This free app can help you quickly file for unemployment

A free service developed by the makers of the DoNotPay app helps get unemployment claims processed quicker to get money to people faster.
/ Source: TODAY

State call centers and websites have been overwhelmed as nearly 20 million people across the country try to file for unemployment benefits while the coronavirus pandemic ravages the job market.

An app called DoNotPay promises to erase the headache of trying to get your claim processed — and does it all for free.

The app features a chatbot that asks you questions to gather the information necessary to apply for state unemployment insurance. It then mails in a paper application or submits the information by fax or through the state's unemployment website during off-peak hours.

"What we realized is the government systems are stuck in the 1960s," DoNotPay CEO Joshua Browder told NBC technology correspondent Jacob Ward on TODAY Wednesday. "So we've built a new system. We've gone back to the 1960s."

The app charges a $3 monthly subscription fee for services like disputing parking tickets, navigating small claims court and skipping the line for customer service, but the newly-developed unemployment service is being offered for free.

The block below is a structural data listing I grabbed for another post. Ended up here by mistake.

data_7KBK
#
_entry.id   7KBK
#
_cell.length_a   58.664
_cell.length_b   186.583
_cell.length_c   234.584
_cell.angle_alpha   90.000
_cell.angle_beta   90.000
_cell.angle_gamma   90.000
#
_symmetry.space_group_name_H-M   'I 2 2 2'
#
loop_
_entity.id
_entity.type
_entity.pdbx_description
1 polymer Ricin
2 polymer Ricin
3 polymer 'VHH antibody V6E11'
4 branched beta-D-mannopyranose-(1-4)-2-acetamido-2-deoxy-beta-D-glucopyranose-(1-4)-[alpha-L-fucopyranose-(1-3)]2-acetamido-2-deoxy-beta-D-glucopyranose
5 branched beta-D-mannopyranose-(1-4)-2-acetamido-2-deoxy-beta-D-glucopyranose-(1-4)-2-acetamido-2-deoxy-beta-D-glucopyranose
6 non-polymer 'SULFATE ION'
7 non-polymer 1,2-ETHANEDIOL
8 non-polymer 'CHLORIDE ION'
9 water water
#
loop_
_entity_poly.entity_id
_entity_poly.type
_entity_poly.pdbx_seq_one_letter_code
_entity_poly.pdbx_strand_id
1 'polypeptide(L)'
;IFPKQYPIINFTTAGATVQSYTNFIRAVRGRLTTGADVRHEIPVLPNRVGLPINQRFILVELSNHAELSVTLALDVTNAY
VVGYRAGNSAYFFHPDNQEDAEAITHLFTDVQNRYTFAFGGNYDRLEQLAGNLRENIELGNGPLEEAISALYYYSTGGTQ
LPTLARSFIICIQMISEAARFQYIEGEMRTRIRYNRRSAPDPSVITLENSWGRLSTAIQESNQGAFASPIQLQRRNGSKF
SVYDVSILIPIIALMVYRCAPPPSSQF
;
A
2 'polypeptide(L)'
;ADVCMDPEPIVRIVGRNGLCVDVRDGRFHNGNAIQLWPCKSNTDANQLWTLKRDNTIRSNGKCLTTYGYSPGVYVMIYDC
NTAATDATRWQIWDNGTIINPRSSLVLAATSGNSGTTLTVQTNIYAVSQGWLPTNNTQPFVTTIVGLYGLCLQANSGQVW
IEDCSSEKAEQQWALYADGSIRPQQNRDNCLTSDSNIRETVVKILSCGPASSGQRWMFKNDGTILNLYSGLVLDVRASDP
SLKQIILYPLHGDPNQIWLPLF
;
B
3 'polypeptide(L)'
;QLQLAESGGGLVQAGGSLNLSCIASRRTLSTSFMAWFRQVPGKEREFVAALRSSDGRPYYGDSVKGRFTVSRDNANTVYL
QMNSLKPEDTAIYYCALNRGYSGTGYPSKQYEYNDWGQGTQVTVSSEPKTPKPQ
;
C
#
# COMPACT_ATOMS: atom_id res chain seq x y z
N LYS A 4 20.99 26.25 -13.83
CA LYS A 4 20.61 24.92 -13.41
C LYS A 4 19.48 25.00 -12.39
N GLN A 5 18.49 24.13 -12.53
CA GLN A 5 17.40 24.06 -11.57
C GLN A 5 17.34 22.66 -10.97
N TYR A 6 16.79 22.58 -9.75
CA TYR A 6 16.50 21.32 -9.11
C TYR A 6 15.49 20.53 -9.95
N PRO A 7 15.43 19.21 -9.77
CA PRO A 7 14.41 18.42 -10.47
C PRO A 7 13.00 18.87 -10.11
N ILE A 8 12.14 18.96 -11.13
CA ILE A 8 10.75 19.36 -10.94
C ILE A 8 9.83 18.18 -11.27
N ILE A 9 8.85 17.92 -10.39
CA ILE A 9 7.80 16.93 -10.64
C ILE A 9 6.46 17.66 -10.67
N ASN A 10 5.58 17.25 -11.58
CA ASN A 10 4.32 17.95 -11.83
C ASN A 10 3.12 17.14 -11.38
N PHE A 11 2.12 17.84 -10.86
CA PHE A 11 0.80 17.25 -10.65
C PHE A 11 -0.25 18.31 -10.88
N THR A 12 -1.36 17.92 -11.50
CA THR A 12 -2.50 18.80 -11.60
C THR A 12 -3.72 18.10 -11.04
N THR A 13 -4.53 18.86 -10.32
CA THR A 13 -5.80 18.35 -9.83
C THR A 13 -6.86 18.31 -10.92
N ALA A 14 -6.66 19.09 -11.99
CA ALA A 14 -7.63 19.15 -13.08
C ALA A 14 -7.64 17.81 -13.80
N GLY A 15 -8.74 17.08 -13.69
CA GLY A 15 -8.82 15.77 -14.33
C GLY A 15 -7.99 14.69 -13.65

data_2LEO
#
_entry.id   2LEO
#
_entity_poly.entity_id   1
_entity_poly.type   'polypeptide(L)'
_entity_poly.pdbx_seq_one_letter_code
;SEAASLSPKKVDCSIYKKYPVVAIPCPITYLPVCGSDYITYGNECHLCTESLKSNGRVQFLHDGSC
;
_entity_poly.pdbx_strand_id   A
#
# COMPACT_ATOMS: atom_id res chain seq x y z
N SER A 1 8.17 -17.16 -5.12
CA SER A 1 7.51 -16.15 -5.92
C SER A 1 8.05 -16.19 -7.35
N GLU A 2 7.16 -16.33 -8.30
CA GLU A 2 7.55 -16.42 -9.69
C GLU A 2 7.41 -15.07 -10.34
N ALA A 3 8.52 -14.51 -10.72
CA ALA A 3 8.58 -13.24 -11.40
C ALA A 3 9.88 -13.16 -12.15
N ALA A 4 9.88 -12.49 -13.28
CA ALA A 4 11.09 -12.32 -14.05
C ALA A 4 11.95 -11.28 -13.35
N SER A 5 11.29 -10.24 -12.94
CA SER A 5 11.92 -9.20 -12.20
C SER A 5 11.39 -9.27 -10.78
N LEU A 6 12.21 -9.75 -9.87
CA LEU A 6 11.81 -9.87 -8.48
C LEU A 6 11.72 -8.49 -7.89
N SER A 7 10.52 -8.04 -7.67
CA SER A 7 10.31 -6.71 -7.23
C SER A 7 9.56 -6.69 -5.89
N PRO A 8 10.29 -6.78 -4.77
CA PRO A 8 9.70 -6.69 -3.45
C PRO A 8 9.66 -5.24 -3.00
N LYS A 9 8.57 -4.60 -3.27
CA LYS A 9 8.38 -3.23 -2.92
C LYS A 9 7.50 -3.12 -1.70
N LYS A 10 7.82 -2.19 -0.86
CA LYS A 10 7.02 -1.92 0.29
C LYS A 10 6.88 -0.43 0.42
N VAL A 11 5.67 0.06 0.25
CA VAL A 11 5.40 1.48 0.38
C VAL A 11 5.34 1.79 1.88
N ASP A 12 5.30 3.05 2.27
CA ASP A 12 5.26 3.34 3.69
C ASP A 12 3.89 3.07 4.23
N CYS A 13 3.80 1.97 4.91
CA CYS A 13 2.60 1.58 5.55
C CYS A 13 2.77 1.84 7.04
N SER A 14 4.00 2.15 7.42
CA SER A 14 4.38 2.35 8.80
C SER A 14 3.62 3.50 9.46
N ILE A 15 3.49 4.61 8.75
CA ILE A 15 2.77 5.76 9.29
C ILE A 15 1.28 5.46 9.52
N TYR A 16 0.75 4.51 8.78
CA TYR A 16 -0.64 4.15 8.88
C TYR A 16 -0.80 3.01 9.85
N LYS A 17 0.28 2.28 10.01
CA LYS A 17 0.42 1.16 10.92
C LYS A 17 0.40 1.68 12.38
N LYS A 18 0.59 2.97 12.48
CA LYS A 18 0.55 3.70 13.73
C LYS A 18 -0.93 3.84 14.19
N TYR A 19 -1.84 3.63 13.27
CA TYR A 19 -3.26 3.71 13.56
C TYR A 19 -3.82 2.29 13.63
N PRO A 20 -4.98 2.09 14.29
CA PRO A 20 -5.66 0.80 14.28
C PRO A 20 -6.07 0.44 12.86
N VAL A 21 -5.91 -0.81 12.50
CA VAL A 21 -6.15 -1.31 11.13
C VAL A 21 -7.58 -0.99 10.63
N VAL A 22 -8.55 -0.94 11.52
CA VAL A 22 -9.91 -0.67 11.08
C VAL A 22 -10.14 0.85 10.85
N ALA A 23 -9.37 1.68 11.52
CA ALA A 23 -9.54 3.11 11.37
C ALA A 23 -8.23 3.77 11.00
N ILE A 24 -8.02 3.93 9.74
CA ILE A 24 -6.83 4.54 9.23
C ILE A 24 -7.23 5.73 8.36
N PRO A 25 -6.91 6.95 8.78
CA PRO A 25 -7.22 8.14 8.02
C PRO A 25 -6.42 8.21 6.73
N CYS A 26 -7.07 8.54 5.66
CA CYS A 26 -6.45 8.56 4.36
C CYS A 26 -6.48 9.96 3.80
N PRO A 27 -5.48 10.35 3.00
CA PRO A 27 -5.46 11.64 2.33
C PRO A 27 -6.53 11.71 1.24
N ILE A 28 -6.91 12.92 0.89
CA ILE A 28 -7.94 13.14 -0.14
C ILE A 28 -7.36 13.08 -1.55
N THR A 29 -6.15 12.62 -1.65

Browder and six other employees developed the app to automate the unemployment process for all 50 states, which all have different filing systems. Some states like New York and New Jersey still require a phone call to the state unemployment office in order to process the claim, but the DoNotPay app has a service where a bot can make the phone call, remain on hold and then forward the call to the user when a representative picks up the phone.

Mailing an application can surprisingly get faster results than applying online, according to Browder.

"It's almost like paper voting,'' he said. "That idea can be applied to other areas of bureaucracy where it's actually more secure and efficient in some strange way."

Marama Nengel, a DoNotPay subscriber who was laid off after 15 years as a concierge at the Four Seasons hotel in Las Vegas, used the service after Nevada's unemployment site kept crashing. She received her first $1,200 unemployment payment in less than a week.

"It was really good because my bank account was getting pretty empty,'' she told Ward.

Those looking to use the app will need to have the following information handy:

  • Social Security number
  • Home address and mailing address (if different)
  • Telephone number
  • Email address
  • Your bank name, address, account number and routing number for direct deposit
  • Employer’s name, address and phone number
  • First and last day worked with employer
  • Reason for leaving
  • Pension or severance package information (if applicable)

For those concerned about sharing that type of personal data with DoNotPay, Browder said it will not be retained by the company.

"We don't actually store any of the data ourselves,'' he said. "We inject it in the form, and then it disappears."

TODAY also has additional tips from experts when it comes to filing for unemployment, including checking with your state government for any changes and checking on any changes in eligibility rules.